In The Hunger Games series, President Coriolanus Snow (Donald Sutherland) is the leader of the nation Panem and resides in the Capitol, ruling over the Districts and pulling tributes from them for the annual Hunger Games event. He’s powerful, intimidating, overly controlling and he serves as the ruling antagonist.
In the sequel Catching Fire, moviegoers will see the Snow begin to lose that sense of control when Katniss and co. continue to thwart his plans to maintain ultimate power over Panem. Always paranoid of rebellion, Sutherland gets plenty of screen time in The Hunger Games sequel to showcase a wide range of emotions as a tyrant losing his grip.
Don Kaye had the opportunity to sit down with Donald Sutherland on behalf of Screen Rant to talk about President Snow, why the actor doesn’t consider him a “villain,” the politics of The Hunger Games, and why Jennifer Lawrence is someone to look out for.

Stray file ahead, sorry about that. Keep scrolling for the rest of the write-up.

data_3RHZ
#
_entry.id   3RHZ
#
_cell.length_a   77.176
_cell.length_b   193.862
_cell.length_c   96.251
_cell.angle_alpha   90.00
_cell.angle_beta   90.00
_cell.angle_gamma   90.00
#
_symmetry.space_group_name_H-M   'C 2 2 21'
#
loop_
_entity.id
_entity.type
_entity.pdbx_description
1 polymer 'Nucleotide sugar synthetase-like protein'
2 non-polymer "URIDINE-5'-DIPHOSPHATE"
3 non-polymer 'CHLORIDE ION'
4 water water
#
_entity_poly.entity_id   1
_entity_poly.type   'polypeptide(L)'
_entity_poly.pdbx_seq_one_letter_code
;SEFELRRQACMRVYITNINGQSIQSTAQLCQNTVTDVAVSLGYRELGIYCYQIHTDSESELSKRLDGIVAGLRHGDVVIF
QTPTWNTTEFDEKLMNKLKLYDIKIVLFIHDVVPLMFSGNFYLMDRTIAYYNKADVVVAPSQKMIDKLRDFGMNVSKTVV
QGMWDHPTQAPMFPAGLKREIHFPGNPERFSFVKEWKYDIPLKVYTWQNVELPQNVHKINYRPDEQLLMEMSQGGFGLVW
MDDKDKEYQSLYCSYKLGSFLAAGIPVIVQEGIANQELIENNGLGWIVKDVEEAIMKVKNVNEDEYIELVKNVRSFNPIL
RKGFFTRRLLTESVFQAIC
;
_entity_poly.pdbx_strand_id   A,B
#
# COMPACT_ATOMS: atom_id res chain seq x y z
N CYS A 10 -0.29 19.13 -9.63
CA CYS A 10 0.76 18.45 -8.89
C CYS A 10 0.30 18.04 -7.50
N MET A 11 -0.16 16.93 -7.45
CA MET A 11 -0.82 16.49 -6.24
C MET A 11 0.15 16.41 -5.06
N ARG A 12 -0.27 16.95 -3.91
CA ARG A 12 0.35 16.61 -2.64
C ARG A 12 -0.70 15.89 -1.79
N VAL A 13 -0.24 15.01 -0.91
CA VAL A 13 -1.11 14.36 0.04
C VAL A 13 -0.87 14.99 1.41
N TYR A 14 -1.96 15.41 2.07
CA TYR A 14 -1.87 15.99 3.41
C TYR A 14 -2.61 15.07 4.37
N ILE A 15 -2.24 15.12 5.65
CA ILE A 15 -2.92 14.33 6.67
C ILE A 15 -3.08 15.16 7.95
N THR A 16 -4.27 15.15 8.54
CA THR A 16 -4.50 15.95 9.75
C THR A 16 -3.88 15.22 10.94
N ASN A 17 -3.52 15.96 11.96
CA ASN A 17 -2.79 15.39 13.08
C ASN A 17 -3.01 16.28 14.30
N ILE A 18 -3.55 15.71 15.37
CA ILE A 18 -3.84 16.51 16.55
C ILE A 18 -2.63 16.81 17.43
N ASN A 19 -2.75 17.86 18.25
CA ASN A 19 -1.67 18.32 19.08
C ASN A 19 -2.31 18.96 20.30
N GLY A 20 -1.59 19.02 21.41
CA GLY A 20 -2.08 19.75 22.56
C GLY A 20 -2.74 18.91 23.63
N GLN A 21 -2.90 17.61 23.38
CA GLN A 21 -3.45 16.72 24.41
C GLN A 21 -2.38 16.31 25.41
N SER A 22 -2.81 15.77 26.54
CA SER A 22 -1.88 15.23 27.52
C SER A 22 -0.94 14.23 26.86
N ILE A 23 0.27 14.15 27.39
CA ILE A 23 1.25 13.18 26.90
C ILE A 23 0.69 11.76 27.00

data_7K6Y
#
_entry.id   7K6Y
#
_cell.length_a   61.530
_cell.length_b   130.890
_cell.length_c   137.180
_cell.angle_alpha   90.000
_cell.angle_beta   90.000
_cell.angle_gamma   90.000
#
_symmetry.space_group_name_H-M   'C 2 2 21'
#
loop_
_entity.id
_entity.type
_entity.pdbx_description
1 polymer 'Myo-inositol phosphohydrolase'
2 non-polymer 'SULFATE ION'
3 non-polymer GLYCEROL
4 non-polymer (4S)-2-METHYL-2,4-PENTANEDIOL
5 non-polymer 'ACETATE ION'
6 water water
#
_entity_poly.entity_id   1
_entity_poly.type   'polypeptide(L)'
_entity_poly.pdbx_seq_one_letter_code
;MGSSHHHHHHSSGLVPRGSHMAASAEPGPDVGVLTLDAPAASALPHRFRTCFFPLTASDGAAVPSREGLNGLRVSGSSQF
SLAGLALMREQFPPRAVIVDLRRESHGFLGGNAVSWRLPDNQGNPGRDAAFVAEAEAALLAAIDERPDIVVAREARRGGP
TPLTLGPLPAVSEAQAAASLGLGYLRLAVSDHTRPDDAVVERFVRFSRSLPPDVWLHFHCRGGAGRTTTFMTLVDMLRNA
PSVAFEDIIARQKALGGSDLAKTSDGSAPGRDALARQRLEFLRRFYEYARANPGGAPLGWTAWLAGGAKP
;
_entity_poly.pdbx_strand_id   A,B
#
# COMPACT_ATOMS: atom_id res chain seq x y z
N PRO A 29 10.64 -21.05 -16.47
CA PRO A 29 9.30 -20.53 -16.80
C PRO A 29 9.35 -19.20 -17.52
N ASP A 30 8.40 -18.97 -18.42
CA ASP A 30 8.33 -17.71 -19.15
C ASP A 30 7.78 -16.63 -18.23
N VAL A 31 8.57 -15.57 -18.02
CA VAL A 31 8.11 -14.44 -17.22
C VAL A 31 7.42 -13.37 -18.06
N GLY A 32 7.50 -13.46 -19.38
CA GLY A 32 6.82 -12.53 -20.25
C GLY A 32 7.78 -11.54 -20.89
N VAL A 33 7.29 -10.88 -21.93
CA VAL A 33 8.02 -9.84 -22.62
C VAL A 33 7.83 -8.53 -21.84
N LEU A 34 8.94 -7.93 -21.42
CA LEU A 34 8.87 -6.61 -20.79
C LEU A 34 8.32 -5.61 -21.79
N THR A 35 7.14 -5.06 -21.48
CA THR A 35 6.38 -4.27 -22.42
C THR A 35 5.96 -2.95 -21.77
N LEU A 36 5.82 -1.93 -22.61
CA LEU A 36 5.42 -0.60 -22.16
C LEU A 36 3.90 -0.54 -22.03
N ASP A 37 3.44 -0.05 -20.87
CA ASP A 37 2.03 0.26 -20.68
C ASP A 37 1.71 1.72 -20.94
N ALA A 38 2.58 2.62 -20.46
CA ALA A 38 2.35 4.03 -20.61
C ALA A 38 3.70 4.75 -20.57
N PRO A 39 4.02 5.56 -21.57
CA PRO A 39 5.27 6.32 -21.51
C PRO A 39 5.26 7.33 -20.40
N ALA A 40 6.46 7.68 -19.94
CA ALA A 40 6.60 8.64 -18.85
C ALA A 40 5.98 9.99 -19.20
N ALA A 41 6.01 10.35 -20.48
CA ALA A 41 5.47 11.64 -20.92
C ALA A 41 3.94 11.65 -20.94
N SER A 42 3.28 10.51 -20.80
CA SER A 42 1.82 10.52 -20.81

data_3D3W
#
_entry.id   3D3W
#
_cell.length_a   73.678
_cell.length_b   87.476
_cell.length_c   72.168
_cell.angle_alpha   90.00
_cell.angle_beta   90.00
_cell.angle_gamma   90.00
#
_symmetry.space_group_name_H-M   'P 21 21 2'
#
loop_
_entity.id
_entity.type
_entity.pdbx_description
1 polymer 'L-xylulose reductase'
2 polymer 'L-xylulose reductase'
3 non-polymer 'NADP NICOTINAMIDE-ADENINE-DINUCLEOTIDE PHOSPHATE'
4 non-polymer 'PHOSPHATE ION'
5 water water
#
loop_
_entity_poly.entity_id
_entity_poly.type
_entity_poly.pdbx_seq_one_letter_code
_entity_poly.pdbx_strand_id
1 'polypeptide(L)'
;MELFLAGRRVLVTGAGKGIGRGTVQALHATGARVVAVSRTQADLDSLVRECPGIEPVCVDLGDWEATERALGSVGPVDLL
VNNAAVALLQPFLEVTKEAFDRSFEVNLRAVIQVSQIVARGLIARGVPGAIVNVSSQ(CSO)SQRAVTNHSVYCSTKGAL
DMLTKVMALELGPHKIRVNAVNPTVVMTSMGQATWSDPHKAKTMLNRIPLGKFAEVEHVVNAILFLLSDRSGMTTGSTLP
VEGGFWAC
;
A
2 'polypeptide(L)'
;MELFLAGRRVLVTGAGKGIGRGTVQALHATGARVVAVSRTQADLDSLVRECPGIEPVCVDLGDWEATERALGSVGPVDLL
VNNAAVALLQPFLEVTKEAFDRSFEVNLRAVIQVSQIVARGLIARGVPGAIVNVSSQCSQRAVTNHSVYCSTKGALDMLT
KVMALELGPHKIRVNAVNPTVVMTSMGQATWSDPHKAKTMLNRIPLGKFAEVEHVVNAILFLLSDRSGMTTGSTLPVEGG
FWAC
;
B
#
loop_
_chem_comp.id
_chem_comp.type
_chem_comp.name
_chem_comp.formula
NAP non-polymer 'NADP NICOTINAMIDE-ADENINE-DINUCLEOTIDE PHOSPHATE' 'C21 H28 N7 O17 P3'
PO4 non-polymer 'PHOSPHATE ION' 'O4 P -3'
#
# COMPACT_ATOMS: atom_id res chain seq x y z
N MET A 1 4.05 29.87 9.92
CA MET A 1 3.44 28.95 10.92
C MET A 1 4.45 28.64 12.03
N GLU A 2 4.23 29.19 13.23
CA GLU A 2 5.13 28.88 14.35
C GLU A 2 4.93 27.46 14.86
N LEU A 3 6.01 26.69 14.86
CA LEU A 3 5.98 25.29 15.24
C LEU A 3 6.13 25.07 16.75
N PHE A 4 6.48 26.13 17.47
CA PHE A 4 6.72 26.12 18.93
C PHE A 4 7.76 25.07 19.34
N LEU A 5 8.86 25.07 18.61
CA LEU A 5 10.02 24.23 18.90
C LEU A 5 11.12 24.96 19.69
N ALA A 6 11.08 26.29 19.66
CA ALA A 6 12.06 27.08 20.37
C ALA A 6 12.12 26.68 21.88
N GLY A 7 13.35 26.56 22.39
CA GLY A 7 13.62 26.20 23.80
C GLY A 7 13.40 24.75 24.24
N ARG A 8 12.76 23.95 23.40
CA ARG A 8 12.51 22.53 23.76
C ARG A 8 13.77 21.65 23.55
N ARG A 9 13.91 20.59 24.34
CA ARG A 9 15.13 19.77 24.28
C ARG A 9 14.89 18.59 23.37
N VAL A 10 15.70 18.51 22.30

Someone asked you how you felt about President Snow in this film and you said you love him. Is that the key for you in playing a villain, that you have to embrace that guy so you can fully inhabit and understand him?
Donald Sutherland: I don’t ever think of anybody as being a villain. I think of him as he’s a tyrant. When I wrote the letter to Gary (Ross) initially to see if I could play this, I brought out images of Lenin and Stalin. I even brought up an image of Bashar al-Assad in the whole list of them. I said I don’t know actually how Assad fits in, but this was four years ago — he fits in perfectly now. But these are people who have found a way to exert power by extraordinary force and manipulation. We do it too in the United States, you know. A guy as good as Barack Obama sends predator drones over Pakistan and you have collateral damage, Jesus Christ, collateral damage. A dead kid in your arms and that’s collateral damage? I’m sure I don’t think it’s collateral to the people on the ground.